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City nixes plan for homes on school site

ENCINITAS — City Council voted to deny the Encinitas Union School District’s application to rezone the former Pacific View Elementary school site on Nov. 10.
The unanimous decision came as a surprise to many in the packed City Council chambers, as some expected the council to agree with the Planning Commission’s recommendation to change the 2.8-acre parcel of land from public/semi-public use to residential. Mayor Dan Dalager recused himself because he owns property close to the site.
The change in zoning would have allowed at least 30 homes to be built on the site.
After nearly a decade since closing the doors of Pacific View Elementary School, the site’s future remains uncertain. The Planning Commission voted 3-0 on Aug. 5, with two members recusing themselves from the discussion citing conflicts of interest, to continue the Encinitas Union School District’s request for a change in zoning.
The proposal was a land use change that normally goes to the public for a vote. However, because the 2.8-acre rezoning site met certain criteria, the staff had the option to put it before the Planning Commission for a recommendation according to Associate Planner J. Dichoso.
The commission declined to vote on the zoning change from public/semi-public to residential, allowing up to 15 dwellings per acre-known as DR-15. Instead, the commissioners directed staff to include language in the proposal that would ensure future developments adhere to the character of the surrounding neighborhood. An amended proposal passed unanimously on Sept. 2.
However, the council listened to approximately 25 public speakers who opposed the zoning change. “Downtown Encinitas does not need any more residences, it doesn’t need any more people, or any more cars,” A. Paul Bergen said.
Located on Third Street between E and F streets, the modest school is surrounded by commercial buildings and smaller homes, with a few exceptions. The property was gifted to the city in 1883 for a school site. The original schoolhouse is located to the west of the property and houses the Encinitas Historical Society.
While several proposals have been tossed around regarding the future of the site, none have been met with success. In 2005, an advisory committee was created consisting of various stakeholders. An initial proposal to build a medical complex with office space and condos was met with disapproval by the downtown community.
Councilwoman Teresa Barth questioned whether the district took all of the steps that were necessary prior to seeking a zone change. “In terms of legality I needed verification that the district did everything it said it did,” she said referring to the requirement that the district offer the land to the state, county and city for sale or lease.
“We went through it by the numbers,” Superintendent Tim Baird said, referring to the district abiding by the state code that requires certain public entities to be offered the land. “If the council had a question about that I don’t know why they didn’t ask for that (proof) in the beginning,” he said.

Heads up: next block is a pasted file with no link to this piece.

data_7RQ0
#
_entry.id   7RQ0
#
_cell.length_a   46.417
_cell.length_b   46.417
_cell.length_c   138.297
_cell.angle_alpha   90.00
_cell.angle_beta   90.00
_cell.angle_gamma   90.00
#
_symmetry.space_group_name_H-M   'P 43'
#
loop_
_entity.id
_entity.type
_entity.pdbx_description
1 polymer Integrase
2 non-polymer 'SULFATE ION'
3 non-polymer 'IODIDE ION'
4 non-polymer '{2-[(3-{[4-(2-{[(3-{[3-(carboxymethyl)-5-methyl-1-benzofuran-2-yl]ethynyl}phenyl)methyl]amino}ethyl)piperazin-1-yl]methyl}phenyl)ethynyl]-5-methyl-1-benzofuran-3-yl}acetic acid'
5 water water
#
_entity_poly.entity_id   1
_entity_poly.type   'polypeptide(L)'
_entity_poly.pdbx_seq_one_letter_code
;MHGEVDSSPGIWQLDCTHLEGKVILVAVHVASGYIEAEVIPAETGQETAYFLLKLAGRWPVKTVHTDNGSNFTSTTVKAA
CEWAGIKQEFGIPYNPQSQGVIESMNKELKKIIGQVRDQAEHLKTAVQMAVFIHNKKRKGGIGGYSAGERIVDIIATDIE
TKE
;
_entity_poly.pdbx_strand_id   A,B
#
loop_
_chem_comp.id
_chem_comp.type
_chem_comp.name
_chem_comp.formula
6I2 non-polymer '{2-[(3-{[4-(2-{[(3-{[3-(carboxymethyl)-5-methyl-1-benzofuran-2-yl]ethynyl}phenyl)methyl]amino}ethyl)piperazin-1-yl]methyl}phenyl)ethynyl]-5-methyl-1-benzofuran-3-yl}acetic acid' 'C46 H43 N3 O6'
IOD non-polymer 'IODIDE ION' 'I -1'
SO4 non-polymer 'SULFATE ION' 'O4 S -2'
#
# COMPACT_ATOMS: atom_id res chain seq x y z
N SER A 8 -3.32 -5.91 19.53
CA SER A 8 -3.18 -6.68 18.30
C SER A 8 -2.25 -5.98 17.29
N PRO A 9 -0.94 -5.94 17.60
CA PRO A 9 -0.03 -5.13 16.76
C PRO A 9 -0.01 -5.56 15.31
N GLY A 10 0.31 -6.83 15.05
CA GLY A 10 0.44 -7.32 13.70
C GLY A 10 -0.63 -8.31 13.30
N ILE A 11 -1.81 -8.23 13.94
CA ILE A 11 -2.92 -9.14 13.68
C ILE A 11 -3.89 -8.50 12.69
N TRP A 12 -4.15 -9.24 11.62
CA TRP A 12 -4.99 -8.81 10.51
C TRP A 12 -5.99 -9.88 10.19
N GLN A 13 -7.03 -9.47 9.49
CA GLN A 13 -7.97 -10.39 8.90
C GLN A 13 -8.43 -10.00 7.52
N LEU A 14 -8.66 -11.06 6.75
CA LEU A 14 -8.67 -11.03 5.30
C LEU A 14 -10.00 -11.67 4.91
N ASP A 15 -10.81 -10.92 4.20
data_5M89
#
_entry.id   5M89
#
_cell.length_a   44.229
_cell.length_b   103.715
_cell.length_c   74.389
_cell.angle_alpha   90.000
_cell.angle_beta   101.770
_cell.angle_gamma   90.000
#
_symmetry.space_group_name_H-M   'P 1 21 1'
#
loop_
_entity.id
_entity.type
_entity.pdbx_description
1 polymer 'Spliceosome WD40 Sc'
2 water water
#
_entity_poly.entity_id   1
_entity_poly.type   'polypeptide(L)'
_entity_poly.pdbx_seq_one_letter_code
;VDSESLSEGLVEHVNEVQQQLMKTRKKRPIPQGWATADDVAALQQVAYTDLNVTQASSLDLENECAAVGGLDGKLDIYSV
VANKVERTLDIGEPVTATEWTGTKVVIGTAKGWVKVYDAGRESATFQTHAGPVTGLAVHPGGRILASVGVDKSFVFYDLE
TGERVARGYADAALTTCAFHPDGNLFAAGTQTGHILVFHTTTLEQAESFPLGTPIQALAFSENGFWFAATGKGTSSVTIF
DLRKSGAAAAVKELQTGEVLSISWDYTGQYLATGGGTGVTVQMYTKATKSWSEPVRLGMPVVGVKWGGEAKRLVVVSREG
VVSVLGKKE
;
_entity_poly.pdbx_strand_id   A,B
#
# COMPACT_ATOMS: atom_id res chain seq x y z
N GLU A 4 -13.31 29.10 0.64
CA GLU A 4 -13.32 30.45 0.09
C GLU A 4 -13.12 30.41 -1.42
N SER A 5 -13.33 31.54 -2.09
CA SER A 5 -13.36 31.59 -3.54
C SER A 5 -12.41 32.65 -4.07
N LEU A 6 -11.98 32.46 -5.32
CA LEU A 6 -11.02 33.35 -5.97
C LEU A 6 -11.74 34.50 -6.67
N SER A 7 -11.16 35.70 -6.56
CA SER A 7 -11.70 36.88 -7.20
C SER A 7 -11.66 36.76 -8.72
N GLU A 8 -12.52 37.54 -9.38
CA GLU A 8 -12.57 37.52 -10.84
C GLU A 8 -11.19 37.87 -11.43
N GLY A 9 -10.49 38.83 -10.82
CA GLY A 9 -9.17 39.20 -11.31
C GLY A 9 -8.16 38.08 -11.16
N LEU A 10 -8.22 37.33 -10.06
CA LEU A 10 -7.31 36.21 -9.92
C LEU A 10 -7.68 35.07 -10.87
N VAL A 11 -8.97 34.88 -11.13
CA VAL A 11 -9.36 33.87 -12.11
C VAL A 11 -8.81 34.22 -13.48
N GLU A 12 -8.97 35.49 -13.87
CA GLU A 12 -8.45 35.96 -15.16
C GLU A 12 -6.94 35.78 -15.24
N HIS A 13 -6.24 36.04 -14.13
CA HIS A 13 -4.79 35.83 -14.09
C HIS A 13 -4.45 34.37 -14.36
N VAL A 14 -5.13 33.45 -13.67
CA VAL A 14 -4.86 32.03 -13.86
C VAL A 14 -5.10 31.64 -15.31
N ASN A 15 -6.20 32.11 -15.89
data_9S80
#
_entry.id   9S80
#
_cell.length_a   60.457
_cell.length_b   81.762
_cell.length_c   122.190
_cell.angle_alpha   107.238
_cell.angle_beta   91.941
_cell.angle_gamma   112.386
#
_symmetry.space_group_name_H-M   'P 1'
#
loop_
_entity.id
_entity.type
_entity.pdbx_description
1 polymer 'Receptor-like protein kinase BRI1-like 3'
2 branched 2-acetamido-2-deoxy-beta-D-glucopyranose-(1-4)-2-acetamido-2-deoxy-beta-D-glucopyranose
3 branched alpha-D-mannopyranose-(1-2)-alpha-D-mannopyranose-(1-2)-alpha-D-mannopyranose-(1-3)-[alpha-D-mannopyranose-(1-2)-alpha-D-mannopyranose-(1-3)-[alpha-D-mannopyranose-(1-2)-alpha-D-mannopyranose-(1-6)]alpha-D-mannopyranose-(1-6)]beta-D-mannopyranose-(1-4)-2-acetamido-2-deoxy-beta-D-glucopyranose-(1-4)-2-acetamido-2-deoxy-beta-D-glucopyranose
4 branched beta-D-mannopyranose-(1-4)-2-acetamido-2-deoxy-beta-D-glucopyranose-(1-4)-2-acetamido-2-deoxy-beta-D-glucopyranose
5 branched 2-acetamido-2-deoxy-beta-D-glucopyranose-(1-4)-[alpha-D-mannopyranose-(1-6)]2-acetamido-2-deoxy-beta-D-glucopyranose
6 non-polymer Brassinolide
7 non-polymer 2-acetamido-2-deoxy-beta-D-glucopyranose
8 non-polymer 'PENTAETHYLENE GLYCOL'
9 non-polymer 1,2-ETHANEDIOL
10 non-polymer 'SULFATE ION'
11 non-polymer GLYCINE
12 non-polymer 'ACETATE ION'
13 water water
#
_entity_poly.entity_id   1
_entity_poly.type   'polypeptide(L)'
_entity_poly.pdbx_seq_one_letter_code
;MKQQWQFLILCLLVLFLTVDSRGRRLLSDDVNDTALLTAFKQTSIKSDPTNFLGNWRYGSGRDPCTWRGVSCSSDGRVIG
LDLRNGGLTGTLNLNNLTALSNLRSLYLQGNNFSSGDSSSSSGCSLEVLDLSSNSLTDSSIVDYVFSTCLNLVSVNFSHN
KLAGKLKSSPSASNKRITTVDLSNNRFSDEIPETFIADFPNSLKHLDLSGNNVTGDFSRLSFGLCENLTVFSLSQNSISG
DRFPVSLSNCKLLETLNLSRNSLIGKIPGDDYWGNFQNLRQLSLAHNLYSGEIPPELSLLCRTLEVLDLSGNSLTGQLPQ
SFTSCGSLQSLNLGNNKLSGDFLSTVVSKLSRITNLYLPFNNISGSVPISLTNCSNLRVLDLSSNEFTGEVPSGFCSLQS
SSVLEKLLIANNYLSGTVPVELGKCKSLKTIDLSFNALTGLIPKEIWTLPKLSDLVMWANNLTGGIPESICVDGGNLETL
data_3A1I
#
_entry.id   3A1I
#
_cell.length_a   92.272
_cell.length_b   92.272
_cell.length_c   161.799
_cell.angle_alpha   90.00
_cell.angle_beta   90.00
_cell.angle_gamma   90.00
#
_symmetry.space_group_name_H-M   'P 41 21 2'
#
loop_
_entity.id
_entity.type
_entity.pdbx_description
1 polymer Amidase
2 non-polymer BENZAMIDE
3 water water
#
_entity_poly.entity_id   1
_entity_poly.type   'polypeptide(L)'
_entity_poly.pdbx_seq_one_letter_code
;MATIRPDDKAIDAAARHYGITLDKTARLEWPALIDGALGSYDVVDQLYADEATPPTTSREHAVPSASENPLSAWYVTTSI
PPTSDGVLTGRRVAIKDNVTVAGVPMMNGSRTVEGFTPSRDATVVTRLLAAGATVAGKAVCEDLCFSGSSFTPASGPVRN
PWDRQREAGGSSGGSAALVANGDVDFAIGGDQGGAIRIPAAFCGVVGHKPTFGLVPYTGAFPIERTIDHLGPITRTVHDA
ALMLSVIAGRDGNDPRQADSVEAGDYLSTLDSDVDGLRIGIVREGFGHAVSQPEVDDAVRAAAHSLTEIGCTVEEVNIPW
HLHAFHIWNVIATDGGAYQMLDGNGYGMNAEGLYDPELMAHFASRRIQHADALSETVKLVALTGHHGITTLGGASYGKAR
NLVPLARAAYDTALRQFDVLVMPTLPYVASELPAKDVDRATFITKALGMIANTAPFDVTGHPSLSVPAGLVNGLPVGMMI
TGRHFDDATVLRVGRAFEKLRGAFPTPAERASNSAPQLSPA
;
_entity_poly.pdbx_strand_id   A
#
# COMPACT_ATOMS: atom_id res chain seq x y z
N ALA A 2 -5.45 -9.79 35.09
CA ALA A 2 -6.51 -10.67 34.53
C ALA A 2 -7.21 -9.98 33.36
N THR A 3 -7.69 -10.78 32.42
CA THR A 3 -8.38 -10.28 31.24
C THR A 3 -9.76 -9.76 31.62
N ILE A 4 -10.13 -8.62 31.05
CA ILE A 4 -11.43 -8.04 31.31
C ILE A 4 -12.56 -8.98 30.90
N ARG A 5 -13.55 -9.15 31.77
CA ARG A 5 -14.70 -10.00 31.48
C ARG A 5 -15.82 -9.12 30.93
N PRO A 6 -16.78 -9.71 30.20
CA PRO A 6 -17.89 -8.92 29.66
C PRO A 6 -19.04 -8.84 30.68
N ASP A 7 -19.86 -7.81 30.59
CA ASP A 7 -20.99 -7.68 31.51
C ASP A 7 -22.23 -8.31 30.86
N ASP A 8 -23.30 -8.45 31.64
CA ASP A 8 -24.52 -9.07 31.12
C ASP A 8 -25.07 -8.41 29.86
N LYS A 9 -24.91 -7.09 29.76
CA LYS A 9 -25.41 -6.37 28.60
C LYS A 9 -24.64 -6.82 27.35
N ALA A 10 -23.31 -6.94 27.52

Barth said that she found a few instances where a zoning change would not be in accordance with the city’s general plan and the downtown specific plan. “I found specifically that it was not in accordance with the coastal aspects of the general plan section,” she said after the meeting.
“The thing we need to do as a community is have a ‘let’s think out of the box, let’s think long term’ conversation that will be in the best interest of the community, hold onto the asset and help stimulate the economy downtown, respect our heritage and respect the proximity to the coast,” Barth said.
“We do not need that property as an educational asset,” Baird said, referring to a comment made by Councilman James Bond that such a valuable piece of land shouldn’t be sold to pay for everyday expenses. “It (Pacific View site) can bring financial remuneration to the district,” Baird responded after the meeting. “Right now it is a liability issue.”
“We’d like to come up with an amicable solution with the city,” he said. “We’re investigating our options at this point.”
“I think we need to step back from it and look at it with a fresh set of eyes,” Barth said.
In fact, a group of residents is gathering for a Rally for Pacific View Cultural Arts Center on Nov 20. “Now that the Encinitas City Council has voted not change the zoning for Pacific View Elementary School, the property can not be developed for residential use. This means we have a shot at giving it a second life as a cultural art center for Encinitas and the 101 artists Colony could be part of this exciting endeavor,” Danny Salzhandler said.   
“There will be some discussion about how to proceed with a proposal to the Encinitas Union School District to lease the school but mostly a time to kick up our heels before we start the hard work of making this dream a reality,” he said.
Salzhandler also stressed that any future project or use of the site should be guided by four basic principles: education, including art and nutrition, and our children’s access to the site; historic preservation and adaptive reuse of the existing buildings, that the site remain available for public use; and that it provide revenue to the district for the benefit of the city’s nine elementary schools.